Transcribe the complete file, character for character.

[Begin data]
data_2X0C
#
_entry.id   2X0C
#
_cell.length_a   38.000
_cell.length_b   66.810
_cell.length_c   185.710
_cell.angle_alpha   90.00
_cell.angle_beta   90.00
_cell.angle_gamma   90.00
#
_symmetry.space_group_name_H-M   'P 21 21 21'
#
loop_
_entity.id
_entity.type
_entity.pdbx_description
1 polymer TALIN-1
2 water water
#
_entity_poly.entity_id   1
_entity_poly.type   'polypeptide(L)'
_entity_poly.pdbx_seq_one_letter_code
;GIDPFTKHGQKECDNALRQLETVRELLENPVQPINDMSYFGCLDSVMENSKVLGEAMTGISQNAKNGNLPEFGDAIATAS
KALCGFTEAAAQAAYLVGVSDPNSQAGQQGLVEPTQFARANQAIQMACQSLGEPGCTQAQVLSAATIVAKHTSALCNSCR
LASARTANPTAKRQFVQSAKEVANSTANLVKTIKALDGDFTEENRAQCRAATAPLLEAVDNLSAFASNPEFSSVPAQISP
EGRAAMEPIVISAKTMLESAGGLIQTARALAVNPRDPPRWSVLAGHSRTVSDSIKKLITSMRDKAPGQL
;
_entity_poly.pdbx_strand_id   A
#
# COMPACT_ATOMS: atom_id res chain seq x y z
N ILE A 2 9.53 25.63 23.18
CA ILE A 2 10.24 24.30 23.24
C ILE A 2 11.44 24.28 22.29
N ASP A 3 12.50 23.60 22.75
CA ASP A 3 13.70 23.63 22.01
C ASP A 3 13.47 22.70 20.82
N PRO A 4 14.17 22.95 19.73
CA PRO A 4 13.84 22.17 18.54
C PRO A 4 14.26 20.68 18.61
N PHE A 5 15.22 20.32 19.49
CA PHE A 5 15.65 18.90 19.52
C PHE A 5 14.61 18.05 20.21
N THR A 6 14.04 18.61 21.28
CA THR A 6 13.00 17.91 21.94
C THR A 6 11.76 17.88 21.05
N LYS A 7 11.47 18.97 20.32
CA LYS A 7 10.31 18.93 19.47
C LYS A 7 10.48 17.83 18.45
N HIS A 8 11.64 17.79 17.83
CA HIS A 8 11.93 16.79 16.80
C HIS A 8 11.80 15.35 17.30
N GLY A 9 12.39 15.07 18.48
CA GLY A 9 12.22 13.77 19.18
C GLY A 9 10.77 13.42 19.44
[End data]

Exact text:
data_2X0C
#
_entry.id   2X0C
#
_cell.length_a   38.000
_cell.length_b   66.810
_cell.length_c   185.710
_cell.angle_alpha   90.00
_cell.angle_beta   90.00
_cell.angle_gamma   90.00
#
_symmetry.space_group_name_H-M   'P 21 21 21'
#
loop_
_entity.id
_entity.type
_entity.pdbx_description
1 polymer TALIN-1
2 water water
#
_entity_poly.entity_id   1
_entity_poly.type   'polypeptide(L)'
_entity_poly.pdbx_seq_one_letter_code
;GIDPFTKHGQKECDNALRQLETVRELLENPVQPINDMSYFGCLDSVMENSKVLGEAMTGISQNAKNGNLPEFGDAIATAS
KALCGFTEAAAQAAYLVGVSDPNSQAGQQGLVEPTQFARANQAIQMACQSLGEPGCTQAQVLSAATIVAKHTSALCNSCR
LASARTANPTAKRQFVQSAKEVANSTANLVKTIKALDGDFTEENRAQCRAATAPLLEAVDNLSAFASNPEFSSVPAQISP
EGRAAMEPIVISAKTMLESAGGLIQTARALAVNPRDPPRWSVLAGHSRTVSDSIKKLITSMRDKAPGQL
;
_entity_poly.pdbx_strand_id   A
#
# COMPACT_ATOMS: atom_id res chain seq x y z
N ILE A 2 9.53 25.63 23.18
CA ILE A 2 10.24 24.30 23.24
C ILE A 2 11.44 24.28 22.29
N ASP A 3 12.50 23.60 22.75
CA ASP A 3 13.70 23.63 22.01
C ASP A 3 13.47 22.70 20.82
N PRO A 4 14.17 22.95 19.73
CA PRO A 4 13.84 22.17 18.54
C PRO A 4 14.26 20.68 18.61
N PHE A 5 15.22 20.32 19.49
CA PHE A 5 15.65 18.90 19.52
C PHE A 5 14.61 18.05 20.21
N THR A 6 14.04 18.61 21.28
CA THR A 6 13.00 17.91 21.94
C THR A 6 11.76 17.88 21.05
N LYS A 7 11.47 18.97 20.32
CA LYS A 7 10.31 18.93 19.47
C LYS A 7 10.48 17.83 18.45
N HIS A 8 11.64 17.79 17.83
CA HIS A 8 11.93 16.79 16.80
C HIS A 8 11.80 15.35 17.30
N GLY A 9 12.39 15.07 18.48
CA GLY A 9 12.22 13.77 19.18
C GLY A 9 10.77 13.42 19.44